Burkart Lingner

Eagle DIY design rules

  • October 12, 2010 18:45

After a few years of abstinence I designed a printed-circuit board again using Eagle. After that I printed out the design, exposed the board to UV light, etched, and drilled it. Everything went pretty well until I started the actual soldering. The restrings–the green circles in the image–were too small which made it awfully hard…

‘Block-centered’ alignment inside LaTeX tables

  • July 15, 2010 19:55

By default LaTeX tables allow three basic types of column alignment: Left-aligned, centered, and right-aligned. Sometimes neither of these choices looks very good, particularly if the column header is wider than the contents of the column body. Several packages exist to deal with this issue. However, they are restricted to figures and don’t work with text in the table body. Using the eqparbox package it’s possible to define a new column type which i.e. right-aligns the column’s contents and then collectively centers the whole block in regard to the column header. After describing the general idea this article also shows how to avoid minor horizontal or vertical misalignments like those introduced by the microtype package.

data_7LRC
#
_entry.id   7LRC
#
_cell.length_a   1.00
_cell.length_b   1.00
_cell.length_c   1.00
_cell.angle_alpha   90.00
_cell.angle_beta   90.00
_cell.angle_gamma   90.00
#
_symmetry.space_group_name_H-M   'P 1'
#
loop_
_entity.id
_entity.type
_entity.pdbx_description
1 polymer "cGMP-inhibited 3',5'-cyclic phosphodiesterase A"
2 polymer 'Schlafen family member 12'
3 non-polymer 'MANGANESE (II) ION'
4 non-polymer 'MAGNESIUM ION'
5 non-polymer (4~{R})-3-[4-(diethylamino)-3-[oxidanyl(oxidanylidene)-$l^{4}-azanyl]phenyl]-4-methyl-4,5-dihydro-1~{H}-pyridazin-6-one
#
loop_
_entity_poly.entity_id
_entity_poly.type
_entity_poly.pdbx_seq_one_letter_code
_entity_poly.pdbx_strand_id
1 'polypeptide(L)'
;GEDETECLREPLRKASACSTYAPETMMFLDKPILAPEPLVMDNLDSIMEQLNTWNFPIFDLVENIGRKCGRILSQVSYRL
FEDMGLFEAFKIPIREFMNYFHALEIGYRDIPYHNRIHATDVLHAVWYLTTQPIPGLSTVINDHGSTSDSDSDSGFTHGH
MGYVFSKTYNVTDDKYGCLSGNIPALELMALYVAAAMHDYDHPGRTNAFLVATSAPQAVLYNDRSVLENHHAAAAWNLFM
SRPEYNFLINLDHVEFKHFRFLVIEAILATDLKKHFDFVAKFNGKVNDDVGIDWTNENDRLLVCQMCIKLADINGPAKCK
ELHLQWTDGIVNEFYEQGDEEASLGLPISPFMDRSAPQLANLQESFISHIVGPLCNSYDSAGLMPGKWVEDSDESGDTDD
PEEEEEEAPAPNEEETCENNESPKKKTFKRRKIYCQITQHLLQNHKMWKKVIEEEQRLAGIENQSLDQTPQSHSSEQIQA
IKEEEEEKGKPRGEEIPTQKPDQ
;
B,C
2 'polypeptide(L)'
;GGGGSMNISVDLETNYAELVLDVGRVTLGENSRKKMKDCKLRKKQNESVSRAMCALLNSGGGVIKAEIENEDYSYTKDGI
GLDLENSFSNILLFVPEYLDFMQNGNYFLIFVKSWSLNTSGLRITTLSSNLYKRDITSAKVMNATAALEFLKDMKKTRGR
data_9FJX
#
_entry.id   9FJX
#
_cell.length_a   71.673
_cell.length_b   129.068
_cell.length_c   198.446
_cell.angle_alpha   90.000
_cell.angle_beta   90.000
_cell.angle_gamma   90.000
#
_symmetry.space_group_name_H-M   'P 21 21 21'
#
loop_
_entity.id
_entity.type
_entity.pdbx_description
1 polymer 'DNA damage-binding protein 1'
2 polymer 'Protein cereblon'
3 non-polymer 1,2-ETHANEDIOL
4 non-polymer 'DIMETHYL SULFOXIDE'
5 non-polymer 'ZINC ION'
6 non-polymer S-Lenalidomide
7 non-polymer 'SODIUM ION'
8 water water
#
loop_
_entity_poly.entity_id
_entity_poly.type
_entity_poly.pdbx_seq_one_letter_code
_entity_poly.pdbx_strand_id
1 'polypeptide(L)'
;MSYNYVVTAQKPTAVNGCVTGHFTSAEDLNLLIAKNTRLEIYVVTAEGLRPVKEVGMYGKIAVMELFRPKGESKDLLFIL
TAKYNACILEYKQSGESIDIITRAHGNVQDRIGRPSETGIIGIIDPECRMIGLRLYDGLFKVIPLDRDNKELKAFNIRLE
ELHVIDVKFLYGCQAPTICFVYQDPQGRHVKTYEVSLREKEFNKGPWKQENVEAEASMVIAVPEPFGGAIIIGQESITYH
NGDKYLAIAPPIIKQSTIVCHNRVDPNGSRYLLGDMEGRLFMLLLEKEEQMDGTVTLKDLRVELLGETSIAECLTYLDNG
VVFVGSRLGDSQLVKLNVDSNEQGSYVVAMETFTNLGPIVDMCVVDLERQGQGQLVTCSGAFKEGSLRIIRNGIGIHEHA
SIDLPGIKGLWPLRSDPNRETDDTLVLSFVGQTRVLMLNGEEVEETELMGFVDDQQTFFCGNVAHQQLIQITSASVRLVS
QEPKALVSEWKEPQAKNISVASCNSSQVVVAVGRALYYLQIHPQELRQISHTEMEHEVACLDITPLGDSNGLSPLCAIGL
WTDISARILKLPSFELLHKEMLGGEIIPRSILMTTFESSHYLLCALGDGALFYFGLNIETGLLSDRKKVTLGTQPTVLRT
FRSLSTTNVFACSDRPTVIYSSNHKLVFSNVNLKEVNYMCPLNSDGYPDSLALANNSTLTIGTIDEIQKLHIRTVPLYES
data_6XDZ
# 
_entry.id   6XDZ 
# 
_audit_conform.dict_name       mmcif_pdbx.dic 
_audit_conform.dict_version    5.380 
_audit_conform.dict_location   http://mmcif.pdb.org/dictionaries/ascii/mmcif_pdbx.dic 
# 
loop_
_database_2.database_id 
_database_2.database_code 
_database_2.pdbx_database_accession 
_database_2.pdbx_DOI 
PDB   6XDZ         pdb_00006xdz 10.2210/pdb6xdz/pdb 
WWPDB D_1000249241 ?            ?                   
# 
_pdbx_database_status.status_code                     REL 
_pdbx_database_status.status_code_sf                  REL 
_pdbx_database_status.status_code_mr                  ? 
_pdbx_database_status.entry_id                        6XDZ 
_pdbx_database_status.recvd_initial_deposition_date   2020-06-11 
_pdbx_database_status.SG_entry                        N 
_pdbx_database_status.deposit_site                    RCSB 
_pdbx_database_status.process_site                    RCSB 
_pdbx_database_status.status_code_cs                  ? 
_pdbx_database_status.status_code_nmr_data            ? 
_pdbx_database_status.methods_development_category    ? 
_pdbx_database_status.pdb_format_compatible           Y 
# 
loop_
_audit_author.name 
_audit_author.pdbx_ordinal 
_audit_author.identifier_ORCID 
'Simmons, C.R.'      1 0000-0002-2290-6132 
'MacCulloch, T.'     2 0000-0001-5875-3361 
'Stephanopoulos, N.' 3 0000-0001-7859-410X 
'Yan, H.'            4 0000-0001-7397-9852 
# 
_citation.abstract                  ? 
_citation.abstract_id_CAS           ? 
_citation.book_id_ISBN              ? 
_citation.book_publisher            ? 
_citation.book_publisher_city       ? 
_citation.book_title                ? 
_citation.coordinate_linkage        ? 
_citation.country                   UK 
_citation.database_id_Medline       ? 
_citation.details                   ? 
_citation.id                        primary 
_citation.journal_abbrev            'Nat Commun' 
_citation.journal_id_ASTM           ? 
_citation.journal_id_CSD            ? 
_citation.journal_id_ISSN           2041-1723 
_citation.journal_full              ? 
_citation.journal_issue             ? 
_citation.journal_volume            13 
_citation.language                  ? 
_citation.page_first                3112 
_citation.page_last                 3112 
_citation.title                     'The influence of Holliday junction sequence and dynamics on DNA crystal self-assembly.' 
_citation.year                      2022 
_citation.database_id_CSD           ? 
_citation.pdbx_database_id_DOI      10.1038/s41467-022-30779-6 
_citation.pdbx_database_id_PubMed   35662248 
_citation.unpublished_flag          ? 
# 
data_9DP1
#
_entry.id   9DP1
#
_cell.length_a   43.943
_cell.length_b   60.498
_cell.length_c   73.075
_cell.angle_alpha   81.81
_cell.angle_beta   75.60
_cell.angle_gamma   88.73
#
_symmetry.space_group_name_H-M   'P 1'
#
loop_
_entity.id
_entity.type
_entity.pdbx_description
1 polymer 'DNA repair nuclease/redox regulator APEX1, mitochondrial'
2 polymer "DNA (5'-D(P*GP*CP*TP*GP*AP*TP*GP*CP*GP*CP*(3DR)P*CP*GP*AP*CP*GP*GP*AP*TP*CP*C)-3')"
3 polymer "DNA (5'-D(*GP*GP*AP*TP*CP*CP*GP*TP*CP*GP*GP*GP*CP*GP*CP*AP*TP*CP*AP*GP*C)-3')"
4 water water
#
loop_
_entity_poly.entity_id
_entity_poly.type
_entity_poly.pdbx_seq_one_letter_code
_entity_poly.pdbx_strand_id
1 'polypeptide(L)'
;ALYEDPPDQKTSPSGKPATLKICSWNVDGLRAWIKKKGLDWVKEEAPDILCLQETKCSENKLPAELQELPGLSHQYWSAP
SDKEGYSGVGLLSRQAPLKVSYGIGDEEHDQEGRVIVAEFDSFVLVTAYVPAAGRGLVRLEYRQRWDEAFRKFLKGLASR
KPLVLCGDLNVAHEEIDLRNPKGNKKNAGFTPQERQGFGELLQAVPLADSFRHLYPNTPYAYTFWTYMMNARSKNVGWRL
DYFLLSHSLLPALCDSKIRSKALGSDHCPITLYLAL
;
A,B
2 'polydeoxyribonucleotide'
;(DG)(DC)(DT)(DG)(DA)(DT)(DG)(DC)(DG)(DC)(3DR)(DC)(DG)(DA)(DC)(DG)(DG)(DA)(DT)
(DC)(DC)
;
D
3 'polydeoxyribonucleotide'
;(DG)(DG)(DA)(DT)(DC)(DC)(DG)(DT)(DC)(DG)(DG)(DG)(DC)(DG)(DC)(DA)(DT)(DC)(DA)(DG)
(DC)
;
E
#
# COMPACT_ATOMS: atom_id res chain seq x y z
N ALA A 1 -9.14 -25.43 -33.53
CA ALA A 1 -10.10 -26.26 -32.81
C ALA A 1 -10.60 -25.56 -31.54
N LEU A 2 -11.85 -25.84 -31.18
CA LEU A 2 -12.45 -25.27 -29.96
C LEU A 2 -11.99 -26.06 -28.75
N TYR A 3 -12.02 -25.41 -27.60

LaTeX nuisances (I): Space width after an abbreviation

  • June 29, 2010 21:56

When writing English text, LaTeX adds a larger space after the end of a sentence than between words. This is in accordance with local typographic standards. Things get complicated when you let a machine decide what exactly makes up the end of a sentence.

Perfectly horizontal annotation lines in TikZ

  • June 4, 2010 21:02

Let’s assume you have two coordinates or nodes in your TikZ picture. You now want to add an annotation to identify the distance between these two points. However, you only want to show the distance along the x-axis whereas you don’t care for the distance along the y-axis. This means that you expect a straight horizontal line.

This article will show you how to achieve that goal without any need to manually tweak coordinates.